Springtime in Tasmania bustles with life – from fields of colorful tulips blossoming in the fertile volcanic soils on the north-west coast, to Tasmanian Devils embarking on their first adventures as they emerge from their den. On November 20, 2020, the Moderate Resolution Imaging Spectroradiometer (MODIS) on board NASA’s Aqua satellite acquired a true-color image of North West Tasmania under a clear and sunny spring sky.
The island state of Tasmania sits about 124 miles (200 km) off the southeastern coast of Australia, separated only by the Bass Strait. The waters of the Indian Ocean lap against the rugged western coastline. More than 75% of the North West Region’s population is concentrated along the northern coastal strip. Mining and agriculture are major industries in the Region, along with tourism.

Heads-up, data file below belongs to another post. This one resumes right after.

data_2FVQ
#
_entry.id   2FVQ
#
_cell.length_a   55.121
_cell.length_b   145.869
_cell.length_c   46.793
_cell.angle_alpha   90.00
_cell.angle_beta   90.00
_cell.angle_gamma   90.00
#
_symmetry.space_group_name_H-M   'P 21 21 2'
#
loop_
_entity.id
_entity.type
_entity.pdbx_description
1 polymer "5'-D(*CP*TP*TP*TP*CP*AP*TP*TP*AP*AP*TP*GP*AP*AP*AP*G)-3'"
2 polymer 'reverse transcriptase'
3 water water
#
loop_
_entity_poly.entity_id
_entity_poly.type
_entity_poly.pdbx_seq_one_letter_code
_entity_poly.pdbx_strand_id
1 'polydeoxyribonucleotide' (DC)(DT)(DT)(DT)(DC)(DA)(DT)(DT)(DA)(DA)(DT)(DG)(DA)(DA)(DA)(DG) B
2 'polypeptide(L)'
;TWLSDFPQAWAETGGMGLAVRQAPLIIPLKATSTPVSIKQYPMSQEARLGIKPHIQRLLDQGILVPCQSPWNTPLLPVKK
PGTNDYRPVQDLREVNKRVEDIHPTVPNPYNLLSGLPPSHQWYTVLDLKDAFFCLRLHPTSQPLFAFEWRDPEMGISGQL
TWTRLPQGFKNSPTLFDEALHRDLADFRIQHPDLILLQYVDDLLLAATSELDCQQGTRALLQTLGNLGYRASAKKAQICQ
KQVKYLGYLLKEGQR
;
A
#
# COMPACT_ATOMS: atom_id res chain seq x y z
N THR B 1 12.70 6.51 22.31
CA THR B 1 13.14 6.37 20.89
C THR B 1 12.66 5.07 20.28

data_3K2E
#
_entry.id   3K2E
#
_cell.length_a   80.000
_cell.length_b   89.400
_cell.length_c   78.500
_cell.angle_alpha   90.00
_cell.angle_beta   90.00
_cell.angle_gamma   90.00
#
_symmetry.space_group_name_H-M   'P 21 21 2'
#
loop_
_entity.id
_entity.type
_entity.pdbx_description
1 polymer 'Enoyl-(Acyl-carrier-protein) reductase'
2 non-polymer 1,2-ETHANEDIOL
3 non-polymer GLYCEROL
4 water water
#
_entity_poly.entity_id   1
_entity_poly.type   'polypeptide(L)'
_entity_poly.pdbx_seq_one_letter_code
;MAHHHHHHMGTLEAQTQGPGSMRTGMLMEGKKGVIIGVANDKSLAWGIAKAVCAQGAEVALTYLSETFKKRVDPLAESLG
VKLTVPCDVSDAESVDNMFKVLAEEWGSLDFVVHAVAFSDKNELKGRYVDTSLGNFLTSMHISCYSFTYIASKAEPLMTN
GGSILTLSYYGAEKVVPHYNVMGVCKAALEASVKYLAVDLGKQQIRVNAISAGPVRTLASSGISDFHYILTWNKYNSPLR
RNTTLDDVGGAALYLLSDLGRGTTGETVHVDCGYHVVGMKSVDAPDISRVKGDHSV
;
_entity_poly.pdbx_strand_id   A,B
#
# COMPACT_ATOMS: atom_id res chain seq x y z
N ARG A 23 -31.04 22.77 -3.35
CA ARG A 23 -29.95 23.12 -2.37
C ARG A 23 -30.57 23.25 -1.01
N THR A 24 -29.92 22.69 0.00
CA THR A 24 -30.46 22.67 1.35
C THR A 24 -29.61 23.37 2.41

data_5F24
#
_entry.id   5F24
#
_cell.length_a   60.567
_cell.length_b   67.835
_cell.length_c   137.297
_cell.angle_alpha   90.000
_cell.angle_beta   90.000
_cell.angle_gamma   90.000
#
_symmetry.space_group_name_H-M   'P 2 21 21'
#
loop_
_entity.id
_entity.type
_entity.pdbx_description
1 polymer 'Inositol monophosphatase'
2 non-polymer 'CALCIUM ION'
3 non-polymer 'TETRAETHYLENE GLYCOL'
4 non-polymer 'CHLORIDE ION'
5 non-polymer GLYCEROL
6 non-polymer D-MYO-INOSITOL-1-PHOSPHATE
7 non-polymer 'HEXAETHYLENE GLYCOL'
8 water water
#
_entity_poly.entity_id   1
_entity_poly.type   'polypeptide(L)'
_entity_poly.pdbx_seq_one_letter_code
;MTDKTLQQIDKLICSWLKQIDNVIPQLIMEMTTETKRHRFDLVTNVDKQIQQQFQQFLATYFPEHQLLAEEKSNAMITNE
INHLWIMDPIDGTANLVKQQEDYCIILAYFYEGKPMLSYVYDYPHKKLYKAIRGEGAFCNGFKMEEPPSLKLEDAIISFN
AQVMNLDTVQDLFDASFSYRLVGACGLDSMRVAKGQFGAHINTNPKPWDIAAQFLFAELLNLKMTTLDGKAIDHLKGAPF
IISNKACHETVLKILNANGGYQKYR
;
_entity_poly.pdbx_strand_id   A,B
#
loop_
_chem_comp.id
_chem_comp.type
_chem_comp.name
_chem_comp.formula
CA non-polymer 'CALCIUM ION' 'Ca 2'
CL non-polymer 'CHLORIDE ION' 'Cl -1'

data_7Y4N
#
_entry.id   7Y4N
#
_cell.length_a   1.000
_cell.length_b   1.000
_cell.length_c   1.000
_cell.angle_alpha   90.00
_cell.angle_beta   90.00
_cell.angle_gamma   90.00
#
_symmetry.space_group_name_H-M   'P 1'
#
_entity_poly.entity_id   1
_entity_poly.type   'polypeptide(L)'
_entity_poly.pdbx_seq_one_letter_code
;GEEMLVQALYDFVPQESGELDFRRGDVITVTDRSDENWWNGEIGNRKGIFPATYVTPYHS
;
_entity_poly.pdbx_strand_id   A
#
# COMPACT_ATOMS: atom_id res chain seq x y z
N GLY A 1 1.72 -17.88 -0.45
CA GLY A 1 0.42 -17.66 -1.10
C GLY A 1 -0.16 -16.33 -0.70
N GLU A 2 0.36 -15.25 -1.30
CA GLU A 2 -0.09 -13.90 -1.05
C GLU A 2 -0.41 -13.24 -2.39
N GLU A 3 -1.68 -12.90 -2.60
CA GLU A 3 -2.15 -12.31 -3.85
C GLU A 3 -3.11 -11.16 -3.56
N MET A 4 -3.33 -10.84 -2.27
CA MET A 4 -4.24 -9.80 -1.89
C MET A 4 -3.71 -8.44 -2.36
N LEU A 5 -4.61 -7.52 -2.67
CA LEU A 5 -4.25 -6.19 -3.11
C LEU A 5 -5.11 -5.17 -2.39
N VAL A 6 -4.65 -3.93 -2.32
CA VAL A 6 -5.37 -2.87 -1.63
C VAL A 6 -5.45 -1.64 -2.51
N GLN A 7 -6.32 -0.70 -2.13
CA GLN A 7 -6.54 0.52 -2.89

One of the jewels of the Region is the Tarkine – the second largest expanse of temperate rainforest on Earth. The name comes from the Tarkiner people, one of the Aboriginal groups that lived in the deep, cool forest for many thousands of years. Covering roughly 447,000 hectares, this rainforest is rich in ancient Aboriginal cultural sites and European historic centers. It is also home to more than sixty species that are rare, threatened, or endangered including the Giant Freshwater Lobster, the Tasmanian Wedge Tailed Eagle, Tasmanian Devil, the Spotted-tail Quoll (a vaguely cat-like carnivorous marsupial), the Orange Parrot, and the Swift Parrot. While the uniqueness and biological importance of the Tarkine has been recognized by UNESCO, it is estimated than only about 5 percent has been preserved in park status.